The pinch on the Pennsylvania State Police isn't letting up any time soon, in spite of the governor's plan to put another 380 troopers on patrol.

Imagine owning a company that could have 4,689 employees and being stuck with almost 500 vacancies.
That's the reality for the department, which is seeing the demands on its troopers rising as local governments nix their police departments and opt for state police coverage instead.

Commissioner Frank Noonan says 12 municipalities disbanded their police forces last year, and ten others scaled back their coverage hours.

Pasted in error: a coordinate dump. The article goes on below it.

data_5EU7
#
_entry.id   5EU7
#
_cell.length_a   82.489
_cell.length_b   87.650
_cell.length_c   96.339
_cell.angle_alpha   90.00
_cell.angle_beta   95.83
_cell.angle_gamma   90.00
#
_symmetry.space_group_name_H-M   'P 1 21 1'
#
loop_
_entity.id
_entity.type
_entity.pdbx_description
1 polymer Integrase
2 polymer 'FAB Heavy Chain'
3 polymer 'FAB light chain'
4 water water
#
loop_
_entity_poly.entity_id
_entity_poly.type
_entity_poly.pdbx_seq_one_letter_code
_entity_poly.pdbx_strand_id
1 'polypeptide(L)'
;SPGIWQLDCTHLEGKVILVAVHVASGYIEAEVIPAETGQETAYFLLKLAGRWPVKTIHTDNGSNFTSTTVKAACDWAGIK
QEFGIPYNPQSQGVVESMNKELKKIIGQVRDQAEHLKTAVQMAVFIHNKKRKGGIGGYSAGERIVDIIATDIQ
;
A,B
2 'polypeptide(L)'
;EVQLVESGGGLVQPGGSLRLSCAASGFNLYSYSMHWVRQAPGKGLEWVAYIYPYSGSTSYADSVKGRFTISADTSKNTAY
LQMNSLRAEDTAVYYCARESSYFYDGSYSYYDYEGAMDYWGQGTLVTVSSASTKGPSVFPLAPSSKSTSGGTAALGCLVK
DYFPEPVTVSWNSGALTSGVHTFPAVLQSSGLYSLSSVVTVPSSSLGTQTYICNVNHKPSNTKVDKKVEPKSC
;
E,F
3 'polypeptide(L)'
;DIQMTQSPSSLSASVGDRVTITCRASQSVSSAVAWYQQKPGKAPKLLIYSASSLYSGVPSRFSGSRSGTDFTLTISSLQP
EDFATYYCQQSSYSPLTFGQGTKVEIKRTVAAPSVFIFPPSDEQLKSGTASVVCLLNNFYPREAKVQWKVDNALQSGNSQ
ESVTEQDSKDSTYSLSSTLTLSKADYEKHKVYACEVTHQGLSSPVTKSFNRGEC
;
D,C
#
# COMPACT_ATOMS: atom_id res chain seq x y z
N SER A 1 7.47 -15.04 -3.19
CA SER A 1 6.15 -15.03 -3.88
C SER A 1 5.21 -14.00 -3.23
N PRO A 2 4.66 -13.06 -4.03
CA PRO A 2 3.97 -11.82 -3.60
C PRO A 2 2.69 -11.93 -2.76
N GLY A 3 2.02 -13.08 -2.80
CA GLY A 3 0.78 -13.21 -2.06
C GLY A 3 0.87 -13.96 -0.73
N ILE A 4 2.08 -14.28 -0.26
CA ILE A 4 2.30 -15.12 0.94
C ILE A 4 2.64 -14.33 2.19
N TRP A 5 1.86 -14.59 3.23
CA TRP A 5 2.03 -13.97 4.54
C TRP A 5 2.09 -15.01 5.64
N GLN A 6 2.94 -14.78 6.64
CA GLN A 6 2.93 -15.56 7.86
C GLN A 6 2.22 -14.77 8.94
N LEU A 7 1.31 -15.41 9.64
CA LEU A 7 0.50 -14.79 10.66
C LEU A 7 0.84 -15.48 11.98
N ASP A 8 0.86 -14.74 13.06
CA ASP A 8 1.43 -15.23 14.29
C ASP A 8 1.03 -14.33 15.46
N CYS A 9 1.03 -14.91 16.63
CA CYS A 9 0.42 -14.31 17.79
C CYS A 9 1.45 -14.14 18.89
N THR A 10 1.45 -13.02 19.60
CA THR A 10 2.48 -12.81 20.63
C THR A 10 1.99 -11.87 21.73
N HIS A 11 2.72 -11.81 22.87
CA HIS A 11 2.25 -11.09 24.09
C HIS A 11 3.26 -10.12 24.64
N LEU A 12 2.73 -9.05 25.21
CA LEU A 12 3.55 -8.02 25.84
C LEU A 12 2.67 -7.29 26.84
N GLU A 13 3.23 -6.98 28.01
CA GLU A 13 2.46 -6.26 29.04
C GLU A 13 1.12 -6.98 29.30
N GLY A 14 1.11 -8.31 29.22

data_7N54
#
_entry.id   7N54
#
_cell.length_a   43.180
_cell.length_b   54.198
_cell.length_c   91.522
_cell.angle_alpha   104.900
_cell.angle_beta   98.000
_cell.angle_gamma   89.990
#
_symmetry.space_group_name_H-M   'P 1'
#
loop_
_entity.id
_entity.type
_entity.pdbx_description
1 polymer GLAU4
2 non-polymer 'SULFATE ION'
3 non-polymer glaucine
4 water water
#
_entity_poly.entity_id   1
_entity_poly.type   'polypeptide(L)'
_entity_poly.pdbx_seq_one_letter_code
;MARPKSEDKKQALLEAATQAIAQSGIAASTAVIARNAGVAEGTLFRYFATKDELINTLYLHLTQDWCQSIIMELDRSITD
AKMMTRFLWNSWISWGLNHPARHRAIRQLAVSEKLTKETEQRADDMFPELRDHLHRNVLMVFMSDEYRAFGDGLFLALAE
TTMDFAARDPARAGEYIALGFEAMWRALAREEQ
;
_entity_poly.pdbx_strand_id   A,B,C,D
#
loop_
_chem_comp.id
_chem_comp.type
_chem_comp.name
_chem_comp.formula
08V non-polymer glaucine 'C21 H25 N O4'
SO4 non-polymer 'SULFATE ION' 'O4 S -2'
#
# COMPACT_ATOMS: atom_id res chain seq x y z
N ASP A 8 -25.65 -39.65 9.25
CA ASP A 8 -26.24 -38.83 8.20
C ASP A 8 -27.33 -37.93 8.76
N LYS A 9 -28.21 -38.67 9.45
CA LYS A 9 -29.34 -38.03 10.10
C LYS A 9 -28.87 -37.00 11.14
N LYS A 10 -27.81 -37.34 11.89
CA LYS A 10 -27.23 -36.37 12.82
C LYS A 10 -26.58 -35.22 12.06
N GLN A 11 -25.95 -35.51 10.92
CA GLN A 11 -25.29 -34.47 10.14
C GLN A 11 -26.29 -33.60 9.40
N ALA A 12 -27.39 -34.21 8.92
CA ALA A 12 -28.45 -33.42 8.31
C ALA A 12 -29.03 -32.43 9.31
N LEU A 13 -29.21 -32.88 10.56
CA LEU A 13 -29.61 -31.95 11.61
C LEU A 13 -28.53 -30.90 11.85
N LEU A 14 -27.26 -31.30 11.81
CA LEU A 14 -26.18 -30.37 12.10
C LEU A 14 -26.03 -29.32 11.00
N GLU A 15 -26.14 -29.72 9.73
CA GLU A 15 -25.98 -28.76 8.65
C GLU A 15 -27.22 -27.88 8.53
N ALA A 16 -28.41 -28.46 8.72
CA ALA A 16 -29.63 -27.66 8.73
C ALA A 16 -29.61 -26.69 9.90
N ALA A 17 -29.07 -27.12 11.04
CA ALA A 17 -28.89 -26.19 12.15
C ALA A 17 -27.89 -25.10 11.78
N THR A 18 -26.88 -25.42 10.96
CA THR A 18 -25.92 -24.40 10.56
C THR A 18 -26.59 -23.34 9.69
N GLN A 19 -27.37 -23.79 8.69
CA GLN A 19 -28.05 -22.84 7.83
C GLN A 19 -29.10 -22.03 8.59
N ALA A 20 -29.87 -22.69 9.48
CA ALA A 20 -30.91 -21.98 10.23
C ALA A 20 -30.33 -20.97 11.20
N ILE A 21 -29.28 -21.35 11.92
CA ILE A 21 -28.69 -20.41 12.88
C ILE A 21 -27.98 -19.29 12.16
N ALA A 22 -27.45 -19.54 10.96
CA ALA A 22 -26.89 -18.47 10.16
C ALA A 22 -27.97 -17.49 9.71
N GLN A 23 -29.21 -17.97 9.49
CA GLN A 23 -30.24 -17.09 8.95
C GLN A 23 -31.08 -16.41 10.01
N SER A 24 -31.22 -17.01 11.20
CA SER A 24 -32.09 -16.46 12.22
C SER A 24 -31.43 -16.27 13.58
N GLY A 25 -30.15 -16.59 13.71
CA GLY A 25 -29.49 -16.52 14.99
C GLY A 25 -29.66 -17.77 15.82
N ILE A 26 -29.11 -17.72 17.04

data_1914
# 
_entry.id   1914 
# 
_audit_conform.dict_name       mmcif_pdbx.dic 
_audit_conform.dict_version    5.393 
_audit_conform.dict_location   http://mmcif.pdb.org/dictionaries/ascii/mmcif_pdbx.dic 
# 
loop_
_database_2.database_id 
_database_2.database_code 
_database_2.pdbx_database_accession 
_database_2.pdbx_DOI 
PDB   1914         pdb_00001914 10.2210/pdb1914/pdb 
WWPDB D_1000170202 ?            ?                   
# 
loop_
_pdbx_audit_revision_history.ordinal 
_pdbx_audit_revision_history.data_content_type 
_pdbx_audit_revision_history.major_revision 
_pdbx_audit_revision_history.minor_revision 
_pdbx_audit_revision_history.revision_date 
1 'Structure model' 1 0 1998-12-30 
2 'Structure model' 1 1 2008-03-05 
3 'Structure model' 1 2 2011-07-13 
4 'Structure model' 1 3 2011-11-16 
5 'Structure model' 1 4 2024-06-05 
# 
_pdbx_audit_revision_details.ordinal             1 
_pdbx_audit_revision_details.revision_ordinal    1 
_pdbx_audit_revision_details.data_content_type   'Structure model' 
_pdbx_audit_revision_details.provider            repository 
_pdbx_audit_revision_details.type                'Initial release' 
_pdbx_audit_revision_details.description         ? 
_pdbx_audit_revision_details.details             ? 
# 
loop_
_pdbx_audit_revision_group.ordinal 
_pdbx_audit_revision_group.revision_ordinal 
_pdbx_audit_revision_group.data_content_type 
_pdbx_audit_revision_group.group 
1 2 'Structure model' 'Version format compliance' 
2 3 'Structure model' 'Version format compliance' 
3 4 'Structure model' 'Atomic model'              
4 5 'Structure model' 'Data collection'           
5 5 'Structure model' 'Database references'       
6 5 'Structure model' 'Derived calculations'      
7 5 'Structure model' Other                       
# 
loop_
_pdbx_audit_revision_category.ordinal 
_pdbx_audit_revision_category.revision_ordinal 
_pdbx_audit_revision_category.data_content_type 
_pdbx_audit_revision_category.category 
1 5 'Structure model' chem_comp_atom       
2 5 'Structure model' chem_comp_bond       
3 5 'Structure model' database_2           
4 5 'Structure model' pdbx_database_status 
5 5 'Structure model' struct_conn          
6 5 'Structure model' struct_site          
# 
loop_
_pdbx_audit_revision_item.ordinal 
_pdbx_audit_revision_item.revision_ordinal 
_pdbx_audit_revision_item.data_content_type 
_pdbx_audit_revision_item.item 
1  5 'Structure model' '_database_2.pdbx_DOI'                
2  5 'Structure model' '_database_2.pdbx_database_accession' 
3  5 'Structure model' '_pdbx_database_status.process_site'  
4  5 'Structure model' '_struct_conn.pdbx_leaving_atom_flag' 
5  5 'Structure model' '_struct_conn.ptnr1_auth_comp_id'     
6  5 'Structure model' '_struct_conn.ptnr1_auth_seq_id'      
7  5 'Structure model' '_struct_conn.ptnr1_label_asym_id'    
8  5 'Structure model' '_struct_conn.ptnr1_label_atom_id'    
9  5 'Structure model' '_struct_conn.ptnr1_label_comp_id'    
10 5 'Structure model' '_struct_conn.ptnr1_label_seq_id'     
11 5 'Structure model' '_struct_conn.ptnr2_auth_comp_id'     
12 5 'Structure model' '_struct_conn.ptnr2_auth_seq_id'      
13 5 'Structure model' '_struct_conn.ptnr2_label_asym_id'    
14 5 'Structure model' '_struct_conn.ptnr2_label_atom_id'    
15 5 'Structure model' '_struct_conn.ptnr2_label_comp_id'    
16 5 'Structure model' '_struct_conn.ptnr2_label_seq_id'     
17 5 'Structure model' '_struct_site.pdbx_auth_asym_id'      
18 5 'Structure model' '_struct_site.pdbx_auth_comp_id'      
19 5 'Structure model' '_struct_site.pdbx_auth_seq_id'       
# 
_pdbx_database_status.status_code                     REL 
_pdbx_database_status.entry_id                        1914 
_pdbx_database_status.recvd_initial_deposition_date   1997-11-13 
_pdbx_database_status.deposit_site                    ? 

"As municipalities see this as a way to cut costs, and everybody's looking to cut costs, it's like stretching a rubber band, and the State Police gets stretched," he said.

Noonan says he's looking for a solution, but he's not endorsing a policy of charging municipalities a fee for relying solely on state police.

The governor has proposed funding the training of 290 new cadets, and freeing up another 90 troopers. But the department faces the prospect of more than 1,000 troopers being eligible to retire this summer, introducing another element of uncertainty into how the agency deploys its force.